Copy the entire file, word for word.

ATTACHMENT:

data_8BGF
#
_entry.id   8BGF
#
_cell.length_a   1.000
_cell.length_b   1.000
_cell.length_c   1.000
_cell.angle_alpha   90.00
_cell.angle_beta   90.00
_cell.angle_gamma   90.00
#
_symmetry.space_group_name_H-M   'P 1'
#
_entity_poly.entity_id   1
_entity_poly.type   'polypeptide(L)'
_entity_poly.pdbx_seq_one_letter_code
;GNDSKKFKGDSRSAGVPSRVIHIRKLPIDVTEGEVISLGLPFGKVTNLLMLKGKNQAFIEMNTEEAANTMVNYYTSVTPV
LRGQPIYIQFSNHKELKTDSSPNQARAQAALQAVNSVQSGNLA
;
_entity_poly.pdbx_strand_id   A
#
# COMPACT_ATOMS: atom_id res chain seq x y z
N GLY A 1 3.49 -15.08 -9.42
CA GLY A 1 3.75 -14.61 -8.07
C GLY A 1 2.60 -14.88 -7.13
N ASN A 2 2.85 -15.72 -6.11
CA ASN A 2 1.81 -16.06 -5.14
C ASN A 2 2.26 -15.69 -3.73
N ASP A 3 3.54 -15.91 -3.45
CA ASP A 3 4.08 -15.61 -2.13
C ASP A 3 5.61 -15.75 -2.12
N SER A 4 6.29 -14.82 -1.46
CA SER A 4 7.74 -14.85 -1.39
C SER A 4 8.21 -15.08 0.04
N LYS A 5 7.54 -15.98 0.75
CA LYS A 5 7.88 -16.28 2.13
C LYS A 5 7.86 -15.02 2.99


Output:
data_8BGF
#
_entry.id   8BGF
#
_cell.length_a   1.000
_cell.length_b   1.000
_cell.length_c   1.000
_cell.angle_alpha   90.00
_cell.angle_beta   90.00
_cell.angle_gamma   90.00
#
_symmetry.space_group_name_H-M   'P 1'
#
_entity_poly.entity_id   1
_entity_poly.type   'polypeptide(L)'
_entity_poly.pdbx_seq_one_letter_code
;GNDSKKFKGDSRSAGVPSRVIHIRKLPIDVTEGEVISLGLPFGKVTNLLMLKGKNQAFIEMNTEEAANTMVNYYTSVTPV
LRGQPIYIQFSNHKELKTDSSPNQARAQAALQAVNSVQSGNLA
;
_entity_poly.pdbx_strand_id   A
#
# COMPACT_ATOMS: atom_id res chain seq x y z
N GLY A 1 3.49 -15.08 -9.42
CA GLY A 1 3.75 -14.61 -8.07
C GLY A 1 2.60 -14.88 -7.13
N ASN A 2 2.85 -15.72 -6.11
CA ASN A 2 1.81 -16.06 -5.14
C ASN A 2 2.26 -15.69 -3.73
N ASP A 3 3.54 -15.91 -3.45
CA ASP A 3 4.08 -15.61 -2.13
C ASP A 3 5.61 -15.75 -2.12
N SER A 4 6.29 -14.82 -1.46
CA SER A 4 7.74 -14.85 -1.39
C SER A 4 8.21 -15.08 0.04
N LYS A 5 7.54 -15.98 0.75
CA LYS A 5 7.88 -16.28 2.13
C LYS A 5 7.86 -15.02 2.99